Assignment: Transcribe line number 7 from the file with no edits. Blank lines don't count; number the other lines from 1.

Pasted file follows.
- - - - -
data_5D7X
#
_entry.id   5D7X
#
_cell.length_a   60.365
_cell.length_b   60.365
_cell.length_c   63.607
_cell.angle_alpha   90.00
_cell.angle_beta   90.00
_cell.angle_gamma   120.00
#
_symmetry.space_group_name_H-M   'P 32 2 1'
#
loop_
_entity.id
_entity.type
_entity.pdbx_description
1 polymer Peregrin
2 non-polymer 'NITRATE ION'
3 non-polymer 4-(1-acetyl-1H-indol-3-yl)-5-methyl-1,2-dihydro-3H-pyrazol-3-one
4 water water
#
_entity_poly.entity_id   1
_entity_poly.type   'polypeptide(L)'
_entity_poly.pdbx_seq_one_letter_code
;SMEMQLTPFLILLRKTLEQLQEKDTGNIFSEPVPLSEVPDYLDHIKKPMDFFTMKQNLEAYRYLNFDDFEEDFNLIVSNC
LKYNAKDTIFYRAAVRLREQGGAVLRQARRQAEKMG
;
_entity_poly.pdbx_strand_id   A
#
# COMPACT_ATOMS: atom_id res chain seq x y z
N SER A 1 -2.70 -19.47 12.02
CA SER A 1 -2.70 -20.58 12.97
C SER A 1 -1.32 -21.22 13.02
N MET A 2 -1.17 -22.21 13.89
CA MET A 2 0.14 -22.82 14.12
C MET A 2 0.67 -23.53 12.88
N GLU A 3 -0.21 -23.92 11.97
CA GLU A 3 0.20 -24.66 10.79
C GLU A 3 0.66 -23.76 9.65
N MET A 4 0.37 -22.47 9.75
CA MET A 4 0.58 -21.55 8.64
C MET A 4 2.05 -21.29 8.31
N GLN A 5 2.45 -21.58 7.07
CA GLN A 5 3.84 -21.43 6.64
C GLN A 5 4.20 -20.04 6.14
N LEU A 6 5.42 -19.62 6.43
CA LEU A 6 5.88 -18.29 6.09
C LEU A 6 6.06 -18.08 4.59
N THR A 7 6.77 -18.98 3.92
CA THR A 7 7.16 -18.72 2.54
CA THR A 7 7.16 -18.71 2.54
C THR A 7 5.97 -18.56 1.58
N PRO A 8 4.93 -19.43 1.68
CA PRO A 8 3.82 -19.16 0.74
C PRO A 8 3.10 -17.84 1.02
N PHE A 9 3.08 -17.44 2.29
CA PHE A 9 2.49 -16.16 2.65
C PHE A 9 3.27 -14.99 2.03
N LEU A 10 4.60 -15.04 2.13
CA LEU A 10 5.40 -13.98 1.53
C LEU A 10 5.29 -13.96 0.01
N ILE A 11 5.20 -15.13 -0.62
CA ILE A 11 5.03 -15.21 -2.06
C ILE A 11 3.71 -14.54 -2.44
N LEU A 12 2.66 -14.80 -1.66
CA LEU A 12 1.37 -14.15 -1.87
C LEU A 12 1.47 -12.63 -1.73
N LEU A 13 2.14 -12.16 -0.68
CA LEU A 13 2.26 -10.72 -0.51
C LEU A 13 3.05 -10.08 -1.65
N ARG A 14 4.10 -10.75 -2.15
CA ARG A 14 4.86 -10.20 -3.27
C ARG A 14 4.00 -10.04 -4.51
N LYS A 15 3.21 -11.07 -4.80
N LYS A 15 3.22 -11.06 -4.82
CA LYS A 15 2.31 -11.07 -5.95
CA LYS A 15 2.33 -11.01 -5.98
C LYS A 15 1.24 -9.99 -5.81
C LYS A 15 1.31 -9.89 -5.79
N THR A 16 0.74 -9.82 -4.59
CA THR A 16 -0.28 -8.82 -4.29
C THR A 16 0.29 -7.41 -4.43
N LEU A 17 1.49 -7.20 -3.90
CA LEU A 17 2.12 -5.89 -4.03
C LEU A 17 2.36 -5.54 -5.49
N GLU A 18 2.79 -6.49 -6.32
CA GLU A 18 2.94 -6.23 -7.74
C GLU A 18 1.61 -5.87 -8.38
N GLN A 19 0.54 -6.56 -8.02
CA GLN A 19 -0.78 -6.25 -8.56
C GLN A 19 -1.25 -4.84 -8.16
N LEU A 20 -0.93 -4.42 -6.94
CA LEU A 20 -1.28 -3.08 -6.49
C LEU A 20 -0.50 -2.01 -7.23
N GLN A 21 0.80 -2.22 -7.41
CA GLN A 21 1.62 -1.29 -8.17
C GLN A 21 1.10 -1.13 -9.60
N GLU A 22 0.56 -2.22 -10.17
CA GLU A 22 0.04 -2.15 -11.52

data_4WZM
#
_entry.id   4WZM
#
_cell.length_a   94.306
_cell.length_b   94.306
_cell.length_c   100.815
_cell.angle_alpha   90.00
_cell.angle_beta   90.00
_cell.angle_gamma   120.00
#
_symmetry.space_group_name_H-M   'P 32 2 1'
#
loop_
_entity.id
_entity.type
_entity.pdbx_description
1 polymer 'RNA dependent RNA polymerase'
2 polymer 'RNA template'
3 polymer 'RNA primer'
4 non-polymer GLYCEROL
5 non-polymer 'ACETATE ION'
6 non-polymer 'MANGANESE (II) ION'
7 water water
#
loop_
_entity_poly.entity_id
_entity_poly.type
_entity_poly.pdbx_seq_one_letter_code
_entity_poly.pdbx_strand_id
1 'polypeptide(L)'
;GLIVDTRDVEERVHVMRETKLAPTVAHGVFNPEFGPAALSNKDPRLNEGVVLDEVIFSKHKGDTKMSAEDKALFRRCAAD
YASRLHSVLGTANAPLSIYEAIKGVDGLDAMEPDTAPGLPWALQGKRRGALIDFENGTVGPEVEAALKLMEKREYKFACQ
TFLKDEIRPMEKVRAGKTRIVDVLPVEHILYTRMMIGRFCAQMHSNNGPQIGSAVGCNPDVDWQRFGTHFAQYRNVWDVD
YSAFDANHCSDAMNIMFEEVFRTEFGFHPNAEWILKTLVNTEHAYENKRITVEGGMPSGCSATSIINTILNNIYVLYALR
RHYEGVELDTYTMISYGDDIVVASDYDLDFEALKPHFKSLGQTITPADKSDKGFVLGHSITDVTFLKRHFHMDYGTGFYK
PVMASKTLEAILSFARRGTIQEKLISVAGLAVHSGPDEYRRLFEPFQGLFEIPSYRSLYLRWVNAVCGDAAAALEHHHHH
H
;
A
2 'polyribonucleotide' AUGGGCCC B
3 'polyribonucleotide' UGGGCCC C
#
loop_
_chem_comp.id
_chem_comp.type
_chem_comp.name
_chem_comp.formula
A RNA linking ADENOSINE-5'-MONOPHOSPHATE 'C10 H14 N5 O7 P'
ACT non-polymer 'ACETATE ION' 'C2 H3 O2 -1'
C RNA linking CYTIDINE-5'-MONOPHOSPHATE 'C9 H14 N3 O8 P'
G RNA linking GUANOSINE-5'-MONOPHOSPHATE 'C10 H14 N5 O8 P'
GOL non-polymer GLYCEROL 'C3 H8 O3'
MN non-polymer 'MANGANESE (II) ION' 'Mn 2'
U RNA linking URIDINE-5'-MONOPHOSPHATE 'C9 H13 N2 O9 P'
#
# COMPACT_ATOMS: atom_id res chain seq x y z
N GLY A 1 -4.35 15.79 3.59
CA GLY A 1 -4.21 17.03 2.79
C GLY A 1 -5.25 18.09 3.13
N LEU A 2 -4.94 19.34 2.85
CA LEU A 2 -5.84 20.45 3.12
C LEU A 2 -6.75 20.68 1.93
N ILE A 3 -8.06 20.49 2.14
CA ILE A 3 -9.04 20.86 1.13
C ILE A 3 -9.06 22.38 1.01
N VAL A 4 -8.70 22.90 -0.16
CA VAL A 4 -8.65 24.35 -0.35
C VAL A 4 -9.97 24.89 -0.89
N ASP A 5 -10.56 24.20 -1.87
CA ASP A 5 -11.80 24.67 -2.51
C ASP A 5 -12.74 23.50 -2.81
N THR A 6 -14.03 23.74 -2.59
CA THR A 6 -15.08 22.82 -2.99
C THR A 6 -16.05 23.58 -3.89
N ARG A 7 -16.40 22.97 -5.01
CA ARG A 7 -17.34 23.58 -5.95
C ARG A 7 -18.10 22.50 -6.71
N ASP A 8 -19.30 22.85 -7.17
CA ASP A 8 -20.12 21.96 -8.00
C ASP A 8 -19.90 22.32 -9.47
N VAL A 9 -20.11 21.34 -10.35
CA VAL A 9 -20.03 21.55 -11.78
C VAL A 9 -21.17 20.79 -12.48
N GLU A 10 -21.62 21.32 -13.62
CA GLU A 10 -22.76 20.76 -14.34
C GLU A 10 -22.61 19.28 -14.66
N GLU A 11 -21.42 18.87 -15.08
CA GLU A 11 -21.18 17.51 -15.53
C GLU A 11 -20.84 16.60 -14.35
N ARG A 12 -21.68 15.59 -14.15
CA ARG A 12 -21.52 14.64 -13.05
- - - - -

_cell.length_c   63.607